Talk is swirling that an unexpected contender from the education world is being drafted to run for mayor of New York City: Merryl Tisch, chancellor of the New York State Board of Regents.
Education, political, government insiders, and Tisch herself say Tisch has been courted by political consultants as a potential candidate to succeed Mayor Bloomberg. The election is still two years out, but so far no clear favorite has emerged from the crowded field of Democratic hopefuls. Even more room is open in the thin slate of independent and Republican candidates. And so far no candidate fits the mold that Bloomberg has established: nonpartisan, well-connected, and wealthy enough to fund a campaign without making many promises.
Some believe the charismatic Tisch, a registered Democrat from the billionaire Tisch family, could emerge as someone to fill that void. More than a half dozen government and education officials, most of whom only spoke anonymously because they didn’t want to speculate, confirmed her name has been surfacing since last year.
“I wouldn’t be surprised so you can’t count her out yet,” said a source.
Longtime New York City political consultant George Artz said he had also heard the chatter but doubted that Tisch would actually run. At this point, he said, a lot of names are being thrown around, including that of Tisch’s own brother-in-law, Jonathan Tisch, Chairman and CEO of Loews Hotels. Still, Artz said, Merryl Tisch had the pedigree to be a solid candidate.
“I wouldn’t be stunned by it,” Artz said. “Merryl’s been around and she obviously has substance, contacts and money – all the ingredients you need to run for political office.”
This week, Tisch acknowledged the speculation, but characterized any notion that she’s actively considering it as “gossip.”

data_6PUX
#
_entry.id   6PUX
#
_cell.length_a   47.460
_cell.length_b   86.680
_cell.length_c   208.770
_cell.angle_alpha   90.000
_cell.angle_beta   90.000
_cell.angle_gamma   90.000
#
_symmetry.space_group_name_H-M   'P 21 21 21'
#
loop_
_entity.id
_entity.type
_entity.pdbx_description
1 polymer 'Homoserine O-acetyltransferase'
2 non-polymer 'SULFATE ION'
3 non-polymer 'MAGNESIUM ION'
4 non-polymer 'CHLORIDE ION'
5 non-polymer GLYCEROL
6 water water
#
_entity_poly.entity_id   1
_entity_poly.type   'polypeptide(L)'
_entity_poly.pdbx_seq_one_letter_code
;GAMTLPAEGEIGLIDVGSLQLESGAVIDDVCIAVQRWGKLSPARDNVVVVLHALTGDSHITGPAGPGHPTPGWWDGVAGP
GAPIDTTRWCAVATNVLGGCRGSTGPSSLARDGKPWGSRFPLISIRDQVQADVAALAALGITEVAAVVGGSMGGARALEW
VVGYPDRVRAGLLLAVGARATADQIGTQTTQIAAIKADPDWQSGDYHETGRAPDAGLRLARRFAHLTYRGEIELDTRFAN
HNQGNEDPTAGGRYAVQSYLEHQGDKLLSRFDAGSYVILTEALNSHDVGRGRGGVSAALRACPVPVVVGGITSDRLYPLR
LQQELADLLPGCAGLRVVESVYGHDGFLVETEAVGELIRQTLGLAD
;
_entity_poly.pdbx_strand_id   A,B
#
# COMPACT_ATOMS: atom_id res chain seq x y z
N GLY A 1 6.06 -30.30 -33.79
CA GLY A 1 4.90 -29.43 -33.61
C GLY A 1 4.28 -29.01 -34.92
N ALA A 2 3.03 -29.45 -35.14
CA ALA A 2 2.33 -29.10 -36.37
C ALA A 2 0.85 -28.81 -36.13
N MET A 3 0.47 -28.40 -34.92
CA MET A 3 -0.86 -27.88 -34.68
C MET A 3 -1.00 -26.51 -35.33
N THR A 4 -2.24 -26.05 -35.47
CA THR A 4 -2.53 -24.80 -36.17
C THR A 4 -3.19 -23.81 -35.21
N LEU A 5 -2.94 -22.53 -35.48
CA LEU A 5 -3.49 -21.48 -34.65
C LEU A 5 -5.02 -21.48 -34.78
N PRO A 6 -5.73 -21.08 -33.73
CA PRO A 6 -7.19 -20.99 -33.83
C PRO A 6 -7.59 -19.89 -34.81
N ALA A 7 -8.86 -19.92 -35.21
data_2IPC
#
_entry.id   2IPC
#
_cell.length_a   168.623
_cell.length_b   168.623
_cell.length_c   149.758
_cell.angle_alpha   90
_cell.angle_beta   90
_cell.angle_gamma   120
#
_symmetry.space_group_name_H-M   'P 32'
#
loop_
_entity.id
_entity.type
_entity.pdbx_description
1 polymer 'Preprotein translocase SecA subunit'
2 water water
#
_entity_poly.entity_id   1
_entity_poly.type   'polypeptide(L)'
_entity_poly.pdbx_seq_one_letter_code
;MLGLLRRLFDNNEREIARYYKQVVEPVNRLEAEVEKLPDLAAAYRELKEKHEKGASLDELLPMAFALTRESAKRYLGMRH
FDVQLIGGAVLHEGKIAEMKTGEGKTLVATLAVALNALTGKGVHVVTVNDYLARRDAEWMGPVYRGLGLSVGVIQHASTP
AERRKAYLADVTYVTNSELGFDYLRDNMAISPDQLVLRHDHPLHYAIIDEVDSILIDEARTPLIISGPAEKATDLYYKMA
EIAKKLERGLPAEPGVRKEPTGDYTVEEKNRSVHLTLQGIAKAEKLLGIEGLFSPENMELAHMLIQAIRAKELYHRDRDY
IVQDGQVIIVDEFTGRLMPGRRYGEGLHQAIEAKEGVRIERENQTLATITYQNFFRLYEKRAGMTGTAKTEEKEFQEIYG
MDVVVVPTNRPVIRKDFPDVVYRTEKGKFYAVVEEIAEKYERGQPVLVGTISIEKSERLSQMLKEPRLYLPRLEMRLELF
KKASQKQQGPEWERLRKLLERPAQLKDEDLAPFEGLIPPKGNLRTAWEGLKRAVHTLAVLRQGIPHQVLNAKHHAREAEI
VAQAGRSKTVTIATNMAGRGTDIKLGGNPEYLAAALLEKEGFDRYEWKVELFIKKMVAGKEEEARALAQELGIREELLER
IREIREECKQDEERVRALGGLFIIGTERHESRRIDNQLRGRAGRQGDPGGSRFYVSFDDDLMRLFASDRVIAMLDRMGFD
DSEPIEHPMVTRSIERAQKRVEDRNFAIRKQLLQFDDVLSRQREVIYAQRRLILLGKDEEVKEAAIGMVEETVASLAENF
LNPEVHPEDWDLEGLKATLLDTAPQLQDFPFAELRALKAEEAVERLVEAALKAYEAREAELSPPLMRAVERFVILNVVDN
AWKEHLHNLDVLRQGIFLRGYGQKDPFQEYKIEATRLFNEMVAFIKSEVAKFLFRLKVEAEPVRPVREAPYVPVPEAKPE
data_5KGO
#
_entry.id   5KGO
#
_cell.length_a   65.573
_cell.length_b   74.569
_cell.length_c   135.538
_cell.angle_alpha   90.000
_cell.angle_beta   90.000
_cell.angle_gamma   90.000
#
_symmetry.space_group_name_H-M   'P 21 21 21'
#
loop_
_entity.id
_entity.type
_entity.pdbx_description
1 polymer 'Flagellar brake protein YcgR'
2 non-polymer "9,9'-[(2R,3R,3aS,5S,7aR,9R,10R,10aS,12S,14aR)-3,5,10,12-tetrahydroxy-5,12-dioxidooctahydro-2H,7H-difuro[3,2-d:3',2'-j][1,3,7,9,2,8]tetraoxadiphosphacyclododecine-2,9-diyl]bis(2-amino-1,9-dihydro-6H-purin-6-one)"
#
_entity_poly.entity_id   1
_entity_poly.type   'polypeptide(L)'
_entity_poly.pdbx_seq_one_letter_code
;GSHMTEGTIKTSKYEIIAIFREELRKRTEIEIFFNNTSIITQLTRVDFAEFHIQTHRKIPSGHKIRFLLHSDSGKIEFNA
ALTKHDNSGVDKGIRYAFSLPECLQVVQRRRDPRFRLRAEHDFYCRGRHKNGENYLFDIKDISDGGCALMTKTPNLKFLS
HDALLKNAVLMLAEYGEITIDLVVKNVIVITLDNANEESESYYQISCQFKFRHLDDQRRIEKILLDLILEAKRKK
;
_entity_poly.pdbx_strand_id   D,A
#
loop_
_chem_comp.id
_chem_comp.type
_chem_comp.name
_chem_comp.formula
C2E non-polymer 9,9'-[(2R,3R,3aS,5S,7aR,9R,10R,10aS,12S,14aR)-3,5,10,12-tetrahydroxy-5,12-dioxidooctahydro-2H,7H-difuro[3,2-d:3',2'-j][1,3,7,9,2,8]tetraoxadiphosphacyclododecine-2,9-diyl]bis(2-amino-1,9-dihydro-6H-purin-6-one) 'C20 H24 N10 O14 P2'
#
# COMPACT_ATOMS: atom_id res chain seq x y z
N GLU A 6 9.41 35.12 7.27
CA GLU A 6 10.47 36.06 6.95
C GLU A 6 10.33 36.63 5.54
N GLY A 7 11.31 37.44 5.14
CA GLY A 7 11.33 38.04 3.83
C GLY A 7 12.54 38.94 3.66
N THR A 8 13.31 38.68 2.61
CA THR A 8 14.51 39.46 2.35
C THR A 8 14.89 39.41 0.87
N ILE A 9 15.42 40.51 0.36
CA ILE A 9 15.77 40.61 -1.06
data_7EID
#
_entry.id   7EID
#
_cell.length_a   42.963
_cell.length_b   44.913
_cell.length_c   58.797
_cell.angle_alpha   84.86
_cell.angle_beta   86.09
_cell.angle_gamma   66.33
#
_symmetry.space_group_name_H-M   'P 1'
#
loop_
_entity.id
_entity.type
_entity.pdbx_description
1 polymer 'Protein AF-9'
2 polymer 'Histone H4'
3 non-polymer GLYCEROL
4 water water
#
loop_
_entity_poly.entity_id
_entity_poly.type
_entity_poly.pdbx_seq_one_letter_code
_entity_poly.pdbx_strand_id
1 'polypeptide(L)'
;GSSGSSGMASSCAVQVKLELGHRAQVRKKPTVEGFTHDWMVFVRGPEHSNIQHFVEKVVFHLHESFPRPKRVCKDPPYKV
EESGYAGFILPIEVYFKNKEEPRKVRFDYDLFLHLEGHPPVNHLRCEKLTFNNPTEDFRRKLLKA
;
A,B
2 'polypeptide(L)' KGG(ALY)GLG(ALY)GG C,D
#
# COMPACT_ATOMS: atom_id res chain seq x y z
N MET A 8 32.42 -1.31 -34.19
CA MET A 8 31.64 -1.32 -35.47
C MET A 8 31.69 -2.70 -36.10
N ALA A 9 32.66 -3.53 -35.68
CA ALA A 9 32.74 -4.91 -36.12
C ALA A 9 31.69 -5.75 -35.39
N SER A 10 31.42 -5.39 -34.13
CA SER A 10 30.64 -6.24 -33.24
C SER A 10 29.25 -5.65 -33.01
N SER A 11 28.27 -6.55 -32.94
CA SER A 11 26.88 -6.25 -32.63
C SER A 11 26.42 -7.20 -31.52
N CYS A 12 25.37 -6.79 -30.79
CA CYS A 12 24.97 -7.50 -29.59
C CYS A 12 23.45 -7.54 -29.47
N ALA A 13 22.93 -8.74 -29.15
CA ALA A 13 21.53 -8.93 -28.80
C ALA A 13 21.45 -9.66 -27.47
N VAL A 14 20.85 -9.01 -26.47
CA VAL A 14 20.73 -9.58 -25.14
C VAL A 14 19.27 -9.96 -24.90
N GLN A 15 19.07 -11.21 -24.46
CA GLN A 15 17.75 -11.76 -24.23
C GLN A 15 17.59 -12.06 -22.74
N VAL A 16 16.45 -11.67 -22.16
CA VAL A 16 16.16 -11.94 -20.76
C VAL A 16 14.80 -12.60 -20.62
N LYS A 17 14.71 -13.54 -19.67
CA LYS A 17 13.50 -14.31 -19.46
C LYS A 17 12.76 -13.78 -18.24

“I am aware that people are talking about it,” Tisch said. “I am not an idiot.”
“Have people mentioned it to me? Yes. Have I considered it? I am so busy with my work right now, it’s ridiculous.”
Tisch, a former teacher who has served on the Board of Regents since 1996, was elected chancellor in 2009, just in time to oversee the procurement and implementation of New York State’s $700 million Race To The Top grant. In her short time as chancellor, she’s earned a reputation as a knowledgeable and hard-working consensus builder who played a key role in negotiations between the teachers unions and education reformers during the grant’s application process.
In 2004, Tisch mulled a run at an open City Council seat, but ultimately decided not to, she said, because she enjoyed her work too much on the Board. Over the years, however, she’s remained active politically, donating more than $50,000 to a variety of candidates, mostly Democratic candidates, according to campaign finance filings.
This time around, Tisch said she isn’t even pondering the prospect of a political run. “I am absolutely, positively not going to run,” she said.
A lifelong Democrat, Tisch said she would “never enter a Democratic primary” and even offered explicit approval for a leading – if tentative – Republican candidate.
“If Ray Kelly gets the nomination on the GOP ticket, I think he would be a great candidate.”